Reid shifts position on Keystone pipeline vote

Keystone Pipeline In an abrupt election-year shift in strategy, Senate Majority Leader Harry Reid opened the possibility of allowing a vote on congressional approval of the long-delayed Keystone XL oil pipeline bill, a project that he has long opposed. He suggested tying the pipeline decision to the Shaheen-Portman Energy Savings and Industrial Competitiveness Act (S. 1392), legislation introduced by Sens. Jeanne Shaheen (D-NH) and Rob Portman (R-OH).

“I’m open to anything that will move energy efficiency,” Reid told reporters.

The Senate is expected to consider the Shaheen-Portman bill as early as the week of May 5, 2014. The XL pipeline project has been under consideration for more than five years.

The bipartisan Shaheen-Portman legislation is designed to improve energy efficiency and reduce energy costs in the residential, commercial and industrial sectors, while boosting competitiveness for American businesses.

The bill attributes chemistry as the responsible source for many of the energy efficiency technologies that enable the energy Americans use to go further than ever before. The use of chemistry in energy efficient products and technologies saves Americans up to $85 billion in energy costs every year.

The details were not made clear, but in exchange for Republican support of the efficiency bill, Reid could permit a vote on a measure that would allow Congress to approve the pipeline bill. The vote would possibly allow Democratic senators up for election in November to be perceived as supporting the project, although the compromise and deception are obvious. Nonetheless, even if the bill passes the Senate and something similar passes the House, President Obama will likely veto it.

Earlier this month, the State Department said it would delay a decision on the pipeline again until the Nebraska Supreme Court settles a dispute over the pipeline path. That would effectively delay the decision until after the November 4 elections which would be advantageous to both parties.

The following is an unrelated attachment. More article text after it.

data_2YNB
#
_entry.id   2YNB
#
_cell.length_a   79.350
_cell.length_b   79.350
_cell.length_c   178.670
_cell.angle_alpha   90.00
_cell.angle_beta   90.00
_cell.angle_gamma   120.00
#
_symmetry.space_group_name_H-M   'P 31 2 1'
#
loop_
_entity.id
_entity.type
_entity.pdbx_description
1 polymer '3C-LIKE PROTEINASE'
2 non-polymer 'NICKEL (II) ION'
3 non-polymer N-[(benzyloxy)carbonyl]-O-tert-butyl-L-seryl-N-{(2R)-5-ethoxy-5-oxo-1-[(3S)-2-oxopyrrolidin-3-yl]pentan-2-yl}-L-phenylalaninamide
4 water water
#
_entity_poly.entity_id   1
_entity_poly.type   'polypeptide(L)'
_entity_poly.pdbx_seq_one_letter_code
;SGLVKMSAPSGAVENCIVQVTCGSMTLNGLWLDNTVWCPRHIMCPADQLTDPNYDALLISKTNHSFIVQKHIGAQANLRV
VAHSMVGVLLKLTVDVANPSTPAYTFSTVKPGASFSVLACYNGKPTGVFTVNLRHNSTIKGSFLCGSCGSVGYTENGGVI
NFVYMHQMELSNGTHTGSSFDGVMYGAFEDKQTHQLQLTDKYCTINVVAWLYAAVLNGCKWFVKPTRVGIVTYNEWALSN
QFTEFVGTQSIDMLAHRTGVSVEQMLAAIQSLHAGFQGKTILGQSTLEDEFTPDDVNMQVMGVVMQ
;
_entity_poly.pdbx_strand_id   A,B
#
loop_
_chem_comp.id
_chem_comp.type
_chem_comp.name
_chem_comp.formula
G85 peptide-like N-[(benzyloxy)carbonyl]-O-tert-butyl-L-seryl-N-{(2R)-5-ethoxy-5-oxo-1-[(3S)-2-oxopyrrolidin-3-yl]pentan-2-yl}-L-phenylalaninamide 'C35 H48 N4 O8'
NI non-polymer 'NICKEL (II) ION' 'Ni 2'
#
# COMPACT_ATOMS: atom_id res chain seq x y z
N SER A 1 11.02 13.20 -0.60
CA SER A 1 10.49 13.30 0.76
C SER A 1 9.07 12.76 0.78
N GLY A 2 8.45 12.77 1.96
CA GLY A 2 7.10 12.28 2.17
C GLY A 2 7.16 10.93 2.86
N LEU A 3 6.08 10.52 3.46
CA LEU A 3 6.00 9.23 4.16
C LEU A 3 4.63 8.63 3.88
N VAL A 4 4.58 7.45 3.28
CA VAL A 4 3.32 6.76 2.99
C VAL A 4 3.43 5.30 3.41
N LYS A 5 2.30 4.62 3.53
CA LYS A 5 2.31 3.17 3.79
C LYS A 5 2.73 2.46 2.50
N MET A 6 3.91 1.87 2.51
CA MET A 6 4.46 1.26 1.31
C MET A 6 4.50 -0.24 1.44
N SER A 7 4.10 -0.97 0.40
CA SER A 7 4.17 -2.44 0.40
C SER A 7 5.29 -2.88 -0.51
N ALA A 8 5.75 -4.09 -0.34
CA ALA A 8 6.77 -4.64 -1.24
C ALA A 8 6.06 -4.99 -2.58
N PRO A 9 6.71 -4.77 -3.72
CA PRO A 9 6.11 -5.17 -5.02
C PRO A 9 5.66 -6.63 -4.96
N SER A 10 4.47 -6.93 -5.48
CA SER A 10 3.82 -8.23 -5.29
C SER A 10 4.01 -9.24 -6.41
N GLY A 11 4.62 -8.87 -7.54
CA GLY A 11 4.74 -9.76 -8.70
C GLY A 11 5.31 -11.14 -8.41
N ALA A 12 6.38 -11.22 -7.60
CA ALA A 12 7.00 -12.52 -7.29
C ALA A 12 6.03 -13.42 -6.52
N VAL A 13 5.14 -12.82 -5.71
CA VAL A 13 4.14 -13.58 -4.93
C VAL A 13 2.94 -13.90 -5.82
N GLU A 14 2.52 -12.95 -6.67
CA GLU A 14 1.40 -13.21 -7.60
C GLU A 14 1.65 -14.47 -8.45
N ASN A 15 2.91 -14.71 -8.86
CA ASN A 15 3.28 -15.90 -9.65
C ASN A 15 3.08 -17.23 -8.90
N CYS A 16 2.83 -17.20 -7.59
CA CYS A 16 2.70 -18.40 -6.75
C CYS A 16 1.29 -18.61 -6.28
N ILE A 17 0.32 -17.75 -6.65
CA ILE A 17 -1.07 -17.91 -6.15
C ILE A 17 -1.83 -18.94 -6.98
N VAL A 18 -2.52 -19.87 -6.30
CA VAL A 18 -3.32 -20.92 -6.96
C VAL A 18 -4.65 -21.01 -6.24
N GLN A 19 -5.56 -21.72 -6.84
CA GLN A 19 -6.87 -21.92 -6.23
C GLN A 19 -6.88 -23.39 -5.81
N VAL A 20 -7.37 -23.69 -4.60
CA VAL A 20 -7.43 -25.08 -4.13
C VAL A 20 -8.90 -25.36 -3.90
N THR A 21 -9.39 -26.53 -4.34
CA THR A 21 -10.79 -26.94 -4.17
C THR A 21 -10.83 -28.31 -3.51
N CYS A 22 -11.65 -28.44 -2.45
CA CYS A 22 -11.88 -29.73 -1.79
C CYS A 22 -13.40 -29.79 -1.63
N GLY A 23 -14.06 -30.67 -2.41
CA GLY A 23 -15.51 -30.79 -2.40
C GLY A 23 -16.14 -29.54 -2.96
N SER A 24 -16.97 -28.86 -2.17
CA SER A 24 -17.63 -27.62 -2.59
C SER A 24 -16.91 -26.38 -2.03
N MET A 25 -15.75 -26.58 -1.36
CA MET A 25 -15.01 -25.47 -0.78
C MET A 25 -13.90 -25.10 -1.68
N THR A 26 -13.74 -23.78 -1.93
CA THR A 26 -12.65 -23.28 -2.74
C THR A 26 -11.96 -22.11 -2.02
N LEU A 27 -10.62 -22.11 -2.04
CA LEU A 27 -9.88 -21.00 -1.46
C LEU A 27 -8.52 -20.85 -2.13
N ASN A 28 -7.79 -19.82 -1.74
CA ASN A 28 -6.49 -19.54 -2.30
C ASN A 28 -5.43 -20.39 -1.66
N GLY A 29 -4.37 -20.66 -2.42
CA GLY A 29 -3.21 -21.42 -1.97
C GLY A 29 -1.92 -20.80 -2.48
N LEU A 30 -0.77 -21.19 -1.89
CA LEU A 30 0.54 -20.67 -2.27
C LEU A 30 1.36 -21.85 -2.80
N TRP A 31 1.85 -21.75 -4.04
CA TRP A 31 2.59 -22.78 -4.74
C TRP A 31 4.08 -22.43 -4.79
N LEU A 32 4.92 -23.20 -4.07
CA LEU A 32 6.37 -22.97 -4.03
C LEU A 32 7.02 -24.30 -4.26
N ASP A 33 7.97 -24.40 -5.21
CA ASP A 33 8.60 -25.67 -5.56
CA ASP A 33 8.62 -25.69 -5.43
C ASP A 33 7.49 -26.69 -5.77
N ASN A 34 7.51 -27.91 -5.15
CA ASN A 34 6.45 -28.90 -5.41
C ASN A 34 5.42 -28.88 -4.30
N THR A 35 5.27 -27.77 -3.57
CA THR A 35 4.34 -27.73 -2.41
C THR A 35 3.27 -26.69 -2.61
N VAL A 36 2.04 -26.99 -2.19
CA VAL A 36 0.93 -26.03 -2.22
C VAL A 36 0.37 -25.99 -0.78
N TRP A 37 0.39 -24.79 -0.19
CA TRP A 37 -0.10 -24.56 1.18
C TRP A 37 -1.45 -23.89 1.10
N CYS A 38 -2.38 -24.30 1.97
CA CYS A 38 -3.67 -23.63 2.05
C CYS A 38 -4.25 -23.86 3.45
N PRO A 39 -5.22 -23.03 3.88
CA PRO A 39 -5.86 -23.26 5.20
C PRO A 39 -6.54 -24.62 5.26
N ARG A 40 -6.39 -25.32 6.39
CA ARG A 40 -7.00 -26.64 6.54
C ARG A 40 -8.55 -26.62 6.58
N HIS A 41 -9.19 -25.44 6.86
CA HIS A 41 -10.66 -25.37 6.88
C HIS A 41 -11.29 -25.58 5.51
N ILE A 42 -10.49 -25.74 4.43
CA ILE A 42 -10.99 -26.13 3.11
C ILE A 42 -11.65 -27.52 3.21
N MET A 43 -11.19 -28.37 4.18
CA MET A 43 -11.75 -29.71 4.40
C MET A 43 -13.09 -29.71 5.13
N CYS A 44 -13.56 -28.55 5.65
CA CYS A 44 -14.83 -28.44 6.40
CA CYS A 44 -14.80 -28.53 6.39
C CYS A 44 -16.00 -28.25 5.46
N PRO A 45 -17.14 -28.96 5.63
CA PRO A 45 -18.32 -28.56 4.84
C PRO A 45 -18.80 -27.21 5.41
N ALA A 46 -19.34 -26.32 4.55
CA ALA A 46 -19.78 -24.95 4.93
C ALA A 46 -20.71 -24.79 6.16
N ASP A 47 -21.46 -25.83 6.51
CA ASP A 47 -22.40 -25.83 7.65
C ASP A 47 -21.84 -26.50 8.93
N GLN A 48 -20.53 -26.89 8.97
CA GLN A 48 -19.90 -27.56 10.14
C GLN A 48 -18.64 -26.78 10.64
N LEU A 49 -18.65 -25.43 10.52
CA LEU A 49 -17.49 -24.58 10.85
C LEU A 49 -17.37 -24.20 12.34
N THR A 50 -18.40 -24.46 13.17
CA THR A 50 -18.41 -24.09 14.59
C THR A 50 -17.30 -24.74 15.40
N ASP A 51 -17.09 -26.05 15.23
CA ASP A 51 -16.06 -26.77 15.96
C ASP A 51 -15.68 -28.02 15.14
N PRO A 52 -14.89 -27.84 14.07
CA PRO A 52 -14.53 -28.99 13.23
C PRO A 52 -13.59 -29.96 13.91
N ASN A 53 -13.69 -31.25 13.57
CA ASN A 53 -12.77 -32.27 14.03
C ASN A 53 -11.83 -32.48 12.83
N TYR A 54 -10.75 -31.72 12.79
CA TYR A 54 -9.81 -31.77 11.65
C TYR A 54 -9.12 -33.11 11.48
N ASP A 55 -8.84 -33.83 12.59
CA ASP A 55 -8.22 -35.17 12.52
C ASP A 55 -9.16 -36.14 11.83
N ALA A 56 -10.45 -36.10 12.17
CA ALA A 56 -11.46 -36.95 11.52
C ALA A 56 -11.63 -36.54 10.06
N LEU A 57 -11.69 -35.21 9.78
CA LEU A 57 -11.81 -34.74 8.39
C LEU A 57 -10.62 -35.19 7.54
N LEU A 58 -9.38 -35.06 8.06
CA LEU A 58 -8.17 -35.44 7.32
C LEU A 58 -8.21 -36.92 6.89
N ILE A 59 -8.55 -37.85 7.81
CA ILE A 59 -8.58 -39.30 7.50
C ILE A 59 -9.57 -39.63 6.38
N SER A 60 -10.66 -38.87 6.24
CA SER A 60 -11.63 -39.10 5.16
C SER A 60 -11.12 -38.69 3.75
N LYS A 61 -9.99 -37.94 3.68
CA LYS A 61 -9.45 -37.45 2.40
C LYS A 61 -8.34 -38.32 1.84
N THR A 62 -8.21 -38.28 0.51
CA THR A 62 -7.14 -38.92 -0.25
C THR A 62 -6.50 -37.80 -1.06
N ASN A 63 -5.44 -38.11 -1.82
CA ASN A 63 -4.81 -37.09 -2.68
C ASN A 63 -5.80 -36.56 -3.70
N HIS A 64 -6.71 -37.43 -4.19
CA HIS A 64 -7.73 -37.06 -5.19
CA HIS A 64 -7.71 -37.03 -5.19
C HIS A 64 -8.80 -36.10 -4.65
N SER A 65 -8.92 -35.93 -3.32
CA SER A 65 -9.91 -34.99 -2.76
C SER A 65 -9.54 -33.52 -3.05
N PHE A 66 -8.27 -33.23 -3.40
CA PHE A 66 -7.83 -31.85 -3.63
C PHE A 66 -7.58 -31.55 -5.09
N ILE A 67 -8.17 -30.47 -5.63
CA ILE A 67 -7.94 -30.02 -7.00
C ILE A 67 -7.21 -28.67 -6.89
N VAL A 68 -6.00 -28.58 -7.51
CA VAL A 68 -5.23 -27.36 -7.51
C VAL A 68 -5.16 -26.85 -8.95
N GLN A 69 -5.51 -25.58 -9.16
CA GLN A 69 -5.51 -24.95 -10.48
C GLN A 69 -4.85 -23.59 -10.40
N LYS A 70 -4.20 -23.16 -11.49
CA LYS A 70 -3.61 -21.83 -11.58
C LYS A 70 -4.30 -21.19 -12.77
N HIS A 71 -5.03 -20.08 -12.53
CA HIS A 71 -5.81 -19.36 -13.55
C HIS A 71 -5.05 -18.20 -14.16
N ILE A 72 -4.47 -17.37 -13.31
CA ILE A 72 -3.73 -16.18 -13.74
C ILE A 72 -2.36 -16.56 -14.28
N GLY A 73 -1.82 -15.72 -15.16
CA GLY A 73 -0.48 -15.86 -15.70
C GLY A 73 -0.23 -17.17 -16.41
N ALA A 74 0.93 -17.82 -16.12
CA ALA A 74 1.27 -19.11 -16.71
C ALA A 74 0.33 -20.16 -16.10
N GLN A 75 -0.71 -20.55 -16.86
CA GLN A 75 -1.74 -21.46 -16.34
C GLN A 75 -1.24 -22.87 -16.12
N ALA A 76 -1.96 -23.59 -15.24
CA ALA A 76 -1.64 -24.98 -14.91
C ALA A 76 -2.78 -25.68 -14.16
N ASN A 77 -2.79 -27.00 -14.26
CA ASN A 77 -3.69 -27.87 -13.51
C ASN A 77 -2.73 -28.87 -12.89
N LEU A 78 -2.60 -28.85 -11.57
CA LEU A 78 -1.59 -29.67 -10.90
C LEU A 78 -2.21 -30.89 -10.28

In the past, the White House has threatened to veto any attempts by Congress to force the approval of the Keystone project.

4 thoughts on “Reid shifts position on Keystone pipeline vote

    • Tom Reply

      At last some movement in the Senate on a piece of bipartisan legislation. The Keystone Pipeline project has become so political that both science and reason have taken a distant second seat. Energy efficiency and North American energy independence are two issues that should be pushed forward.

  1. Nick Reply

    The US
    has a very large pipeline complex that transgresses just about every corner of
    the country state by state. We rarely
    see anything in the headlines about tragedy’s that are a result of problems
    associated with pipelines. It is beyond my comprehension that anyone would
    object to them considering the safety record and benefits they bring to our communities.

    Based on
    data generated from annual reports to PHMSA from pipeline operators (1), the
    network includes approximately:

    175,000
    miles of onshore and offshore Hazardous Liquid pipeline;

    321,000
    miles of onshore and offshore Gas Transmission and Gathering pipelines;

    2,066,000
    miles of Natural Gas Distribution mains and service pipelines;

    114
    active LNG Plants connected to our natural gas transmission and distribution
    systems; and

    Propane
    Distribution System pipelines.

    Although
    pipelines exist in all fifty states, most of us are unaware that this vast
    network even exists. This is due to the strong safety record of pipelines and
    the fact that most of them are located underground. Installing pipelines
    underground protects them from damage and helps protect our communities as
    well.

  2. Tom Reply

    Well said, Environmental groups want no fossil fuel or chemical
    usage. They are using transportation via rail or pipeline as a secondary target for their
    real goals. New regs for banning transportation through urban centers
    have also been talked about.

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